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Re: Subject: Bird hibernation/torpor



At 12:58 PM 3/23/97 -0500, John Bois wrote:
>
>> Their ability to excrete uric acid allows them to conserve water quite
>> efficiently - but I would hardly call the desert an avian "refugium" but an
>> area they have successfully invaded.
>
>Who can adjudicate the distinction you have made?  One would have to be
>present at the moment of desert colonization.

Well, you could use the Extant Phylogenetic Bracket method, and discover
that ALL living reptiles (turtles, lepidosaurs, crocs, and birds) have the
capacity for uricotely and, by parsimony, all extinct reptiles (including
nonavian dinosaurs) would be expected to have the same condition.

Although arid conditions may have been responsible for the origin of this
adaptation, it was much more likely the arid conditions around the time of
the Synapsid-Sauropsid split (ACCTRANS) or at least by the Anapsid-Diaspsid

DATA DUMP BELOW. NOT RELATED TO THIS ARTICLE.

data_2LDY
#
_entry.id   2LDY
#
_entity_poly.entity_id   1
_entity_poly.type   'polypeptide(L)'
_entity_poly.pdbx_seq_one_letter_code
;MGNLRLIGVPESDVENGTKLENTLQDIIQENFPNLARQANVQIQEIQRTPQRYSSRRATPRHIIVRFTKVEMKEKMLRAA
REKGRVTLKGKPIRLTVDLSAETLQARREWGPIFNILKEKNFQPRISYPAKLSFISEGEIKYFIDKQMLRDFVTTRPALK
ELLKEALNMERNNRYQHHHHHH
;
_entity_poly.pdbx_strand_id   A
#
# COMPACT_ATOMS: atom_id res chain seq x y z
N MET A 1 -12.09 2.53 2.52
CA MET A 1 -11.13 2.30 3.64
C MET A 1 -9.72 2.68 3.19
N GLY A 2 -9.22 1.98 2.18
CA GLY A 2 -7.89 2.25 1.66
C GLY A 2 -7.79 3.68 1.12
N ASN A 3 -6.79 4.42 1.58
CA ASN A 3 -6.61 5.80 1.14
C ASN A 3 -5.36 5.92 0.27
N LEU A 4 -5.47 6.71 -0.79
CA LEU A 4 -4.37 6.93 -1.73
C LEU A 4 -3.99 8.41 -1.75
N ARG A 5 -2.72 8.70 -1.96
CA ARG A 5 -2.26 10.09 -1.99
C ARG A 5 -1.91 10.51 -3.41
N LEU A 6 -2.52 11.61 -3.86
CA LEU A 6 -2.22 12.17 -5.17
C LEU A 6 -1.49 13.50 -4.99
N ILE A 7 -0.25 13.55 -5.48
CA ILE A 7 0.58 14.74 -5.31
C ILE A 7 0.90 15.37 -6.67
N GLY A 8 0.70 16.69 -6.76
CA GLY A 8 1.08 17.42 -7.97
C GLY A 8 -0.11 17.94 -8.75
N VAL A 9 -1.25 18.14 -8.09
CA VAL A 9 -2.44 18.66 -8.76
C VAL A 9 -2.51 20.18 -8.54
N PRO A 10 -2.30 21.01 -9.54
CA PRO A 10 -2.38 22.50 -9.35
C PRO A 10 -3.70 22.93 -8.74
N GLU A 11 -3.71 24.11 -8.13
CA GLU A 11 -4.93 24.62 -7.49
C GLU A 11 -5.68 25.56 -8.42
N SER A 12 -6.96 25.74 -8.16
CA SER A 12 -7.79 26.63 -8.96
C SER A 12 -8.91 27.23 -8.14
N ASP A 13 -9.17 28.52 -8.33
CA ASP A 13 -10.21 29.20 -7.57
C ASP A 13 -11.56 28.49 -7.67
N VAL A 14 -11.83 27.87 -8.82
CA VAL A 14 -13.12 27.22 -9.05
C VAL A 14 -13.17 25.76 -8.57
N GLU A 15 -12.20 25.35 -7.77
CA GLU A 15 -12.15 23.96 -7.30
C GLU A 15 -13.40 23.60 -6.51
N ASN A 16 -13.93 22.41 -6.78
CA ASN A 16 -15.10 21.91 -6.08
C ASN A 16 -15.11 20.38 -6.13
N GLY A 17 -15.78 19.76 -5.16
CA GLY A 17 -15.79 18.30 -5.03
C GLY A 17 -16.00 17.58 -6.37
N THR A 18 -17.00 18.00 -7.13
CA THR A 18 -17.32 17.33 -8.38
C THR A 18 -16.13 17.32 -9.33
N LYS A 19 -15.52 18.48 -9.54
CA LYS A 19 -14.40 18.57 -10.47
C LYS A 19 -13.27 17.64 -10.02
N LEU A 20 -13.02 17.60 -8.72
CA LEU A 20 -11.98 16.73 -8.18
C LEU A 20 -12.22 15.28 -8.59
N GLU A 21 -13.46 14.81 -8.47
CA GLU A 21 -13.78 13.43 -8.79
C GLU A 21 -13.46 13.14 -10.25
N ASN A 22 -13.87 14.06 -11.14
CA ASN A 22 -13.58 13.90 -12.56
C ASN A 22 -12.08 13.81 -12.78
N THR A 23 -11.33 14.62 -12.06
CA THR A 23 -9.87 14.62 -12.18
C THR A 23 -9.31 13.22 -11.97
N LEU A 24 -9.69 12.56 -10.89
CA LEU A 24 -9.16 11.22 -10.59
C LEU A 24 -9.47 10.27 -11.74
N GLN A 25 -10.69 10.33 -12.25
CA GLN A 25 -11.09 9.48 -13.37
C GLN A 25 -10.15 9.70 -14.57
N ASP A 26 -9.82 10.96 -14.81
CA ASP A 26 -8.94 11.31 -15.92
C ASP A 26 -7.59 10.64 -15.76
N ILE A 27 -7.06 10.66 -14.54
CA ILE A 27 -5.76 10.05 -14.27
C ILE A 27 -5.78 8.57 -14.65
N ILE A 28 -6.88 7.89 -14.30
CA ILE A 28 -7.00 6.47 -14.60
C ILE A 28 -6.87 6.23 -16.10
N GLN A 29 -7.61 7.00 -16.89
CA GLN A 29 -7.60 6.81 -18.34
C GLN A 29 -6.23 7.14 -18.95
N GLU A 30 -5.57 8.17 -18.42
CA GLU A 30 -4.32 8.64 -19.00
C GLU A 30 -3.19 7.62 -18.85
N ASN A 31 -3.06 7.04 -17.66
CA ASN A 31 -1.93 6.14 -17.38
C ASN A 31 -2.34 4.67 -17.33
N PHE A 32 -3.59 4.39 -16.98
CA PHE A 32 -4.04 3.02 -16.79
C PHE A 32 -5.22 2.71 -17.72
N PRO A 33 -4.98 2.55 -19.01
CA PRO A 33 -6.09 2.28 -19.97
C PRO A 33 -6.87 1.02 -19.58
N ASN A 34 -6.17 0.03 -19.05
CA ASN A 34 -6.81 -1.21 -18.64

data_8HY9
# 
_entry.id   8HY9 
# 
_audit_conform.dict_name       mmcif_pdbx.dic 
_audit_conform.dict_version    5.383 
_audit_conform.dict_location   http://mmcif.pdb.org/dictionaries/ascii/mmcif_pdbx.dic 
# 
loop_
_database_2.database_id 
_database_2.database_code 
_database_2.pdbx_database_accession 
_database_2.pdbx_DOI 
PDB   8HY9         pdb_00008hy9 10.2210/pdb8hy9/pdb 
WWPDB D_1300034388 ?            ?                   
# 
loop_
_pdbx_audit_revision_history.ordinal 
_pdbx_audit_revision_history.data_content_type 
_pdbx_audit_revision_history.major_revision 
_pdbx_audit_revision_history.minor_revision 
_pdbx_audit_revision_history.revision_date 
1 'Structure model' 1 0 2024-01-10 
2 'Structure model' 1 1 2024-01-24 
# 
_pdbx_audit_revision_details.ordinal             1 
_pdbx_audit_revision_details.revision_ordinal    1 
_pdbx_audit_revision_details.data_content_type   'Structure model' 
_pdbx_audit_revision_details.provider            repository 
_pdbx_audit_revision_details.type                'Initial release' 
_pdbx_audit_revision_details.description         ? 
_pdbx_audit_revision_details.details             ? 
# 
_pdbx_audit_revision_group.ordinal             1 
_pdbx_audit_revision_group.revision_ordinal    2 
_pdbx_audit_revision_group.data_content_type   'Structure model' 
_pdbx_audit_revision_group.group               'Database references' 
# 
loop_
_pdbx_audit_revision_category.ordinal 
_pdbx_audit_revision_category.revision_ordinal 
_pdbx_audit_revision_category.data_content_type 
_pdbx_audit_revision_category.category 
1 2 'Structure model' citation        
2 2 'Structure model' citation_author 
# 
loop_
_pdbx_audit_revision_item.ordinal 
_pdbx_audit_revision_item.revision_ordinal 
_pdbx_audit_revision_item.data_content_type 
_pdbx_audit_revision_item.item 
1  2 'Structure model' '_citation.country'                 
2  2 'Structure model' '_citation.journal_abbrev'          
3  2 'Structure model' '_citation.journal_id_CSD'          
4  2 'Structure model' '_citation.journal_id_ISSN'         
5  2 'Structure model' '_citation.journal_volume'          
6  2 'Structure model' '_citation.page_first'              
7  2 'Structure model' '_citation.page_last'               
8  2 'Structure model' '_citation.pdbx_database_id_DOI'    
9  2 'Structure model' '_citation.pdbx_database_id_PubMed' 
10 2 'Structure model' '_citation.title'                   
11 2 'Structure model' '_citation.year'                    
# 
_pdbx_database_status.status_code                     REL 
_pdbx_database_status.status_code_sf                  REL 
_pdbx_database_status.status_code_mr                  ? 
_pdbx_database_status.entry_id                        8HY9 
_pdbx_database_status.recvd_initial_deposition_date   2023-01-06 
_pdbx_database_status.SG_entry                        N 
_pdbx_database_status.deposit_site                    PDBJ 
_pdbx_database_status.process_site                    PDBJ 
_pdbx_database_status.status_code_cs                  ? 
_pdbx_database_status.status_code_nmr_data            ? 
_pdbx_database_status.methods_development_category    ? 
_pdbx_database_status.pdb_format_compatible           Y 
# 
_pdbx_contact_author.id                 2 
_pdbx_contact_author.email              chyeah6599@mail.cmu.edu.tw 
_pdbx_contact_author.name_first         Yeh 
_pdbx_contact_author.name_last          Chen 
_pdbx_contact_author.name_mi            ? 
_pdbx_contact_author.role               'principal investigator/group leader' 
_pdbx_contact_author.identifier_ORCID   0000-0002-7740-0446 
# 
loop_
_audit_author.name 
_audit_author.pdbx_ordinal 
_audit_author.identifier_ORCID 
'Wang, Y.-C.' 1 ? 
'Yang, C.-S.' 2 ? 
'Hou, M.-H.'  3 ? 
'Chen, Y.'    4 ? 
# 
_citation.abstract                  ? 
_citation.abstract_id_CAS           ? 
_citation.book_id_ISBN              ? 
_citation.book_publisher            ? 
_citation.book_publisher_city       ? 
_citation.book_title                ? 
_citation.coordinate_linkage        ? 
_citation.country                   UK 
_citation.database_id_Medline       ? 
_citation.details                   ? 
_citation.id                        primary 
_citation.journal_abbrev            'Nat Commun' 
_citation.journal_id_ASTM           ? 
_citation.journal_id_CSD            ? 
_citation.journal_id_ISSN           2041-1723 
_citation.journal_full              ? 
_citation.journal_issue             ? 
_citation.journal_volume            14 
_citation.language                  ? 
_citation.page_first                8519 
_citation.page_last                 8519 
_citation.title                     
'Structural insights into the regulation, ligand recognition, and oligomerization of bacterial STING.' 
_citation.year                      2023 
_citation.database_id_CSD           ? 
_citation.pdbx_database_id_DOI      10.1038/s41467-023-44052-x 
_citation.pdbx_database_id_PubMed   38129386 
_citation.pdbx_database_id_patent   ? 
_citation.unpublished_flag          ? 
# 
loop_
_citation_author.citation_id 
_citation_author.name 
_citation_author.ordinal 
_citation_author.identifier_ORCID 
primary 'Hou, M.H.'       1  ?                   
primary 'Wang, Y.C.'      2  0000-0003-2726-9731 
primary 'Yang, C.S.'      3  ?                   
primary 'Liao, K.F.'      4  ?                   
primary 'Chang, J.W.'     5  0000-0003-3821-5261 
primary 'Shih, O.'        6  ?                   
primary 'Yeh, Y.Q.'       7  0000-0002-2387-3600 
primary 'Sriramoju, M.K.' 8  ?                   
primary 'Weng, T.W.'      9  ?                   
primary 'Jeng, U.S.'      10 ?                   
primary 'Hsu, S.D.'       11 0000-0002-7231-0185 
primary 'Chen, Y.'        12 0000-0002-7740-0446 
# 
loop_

split (DELTRANS) than anywhere within the bird radiation itself!!

>       But how about this:  ostriches, with their enhanced osmoregulatory
>abilities were able to range and reproduce in habitats unavailable to
>many of their predators.  This being true, desert ostriches enjoyed
>greater reproductive success than tropical rain forest ostriches.

Given that all reptiles have this capacity, the deserts are no safe refuge
from reptilian predators.


>     This still leaves ostriches.  And I think an explanation
>might again be found in the grasses.  I am going to argue that
>deserts were not as available to dinosaurs as they are to
>ostriches; and that this meant they could not exploit or hide in
>areas as far away from those who would eat them, their eggs, or
>their offspring.

Ummm, the famous Djadokhta Formation nests from Mongolia are from desert
environments, and include specimens from several different dinosaur lineages
(nonavian theropods, ankylosaurids, ceratopsians).  Deserts were hardly
prohibited to dinosaurs!!

Thomas R. Holtz, Jr.
Vertebrate Paleontologist     Webpage: http://www.geol.umd.edu
Dept. of Geology              Email:th81@umail.umd.edu
University of Maryland        Phone:301-405-4084
College Park, MD  20742       Fax:  301-314-9661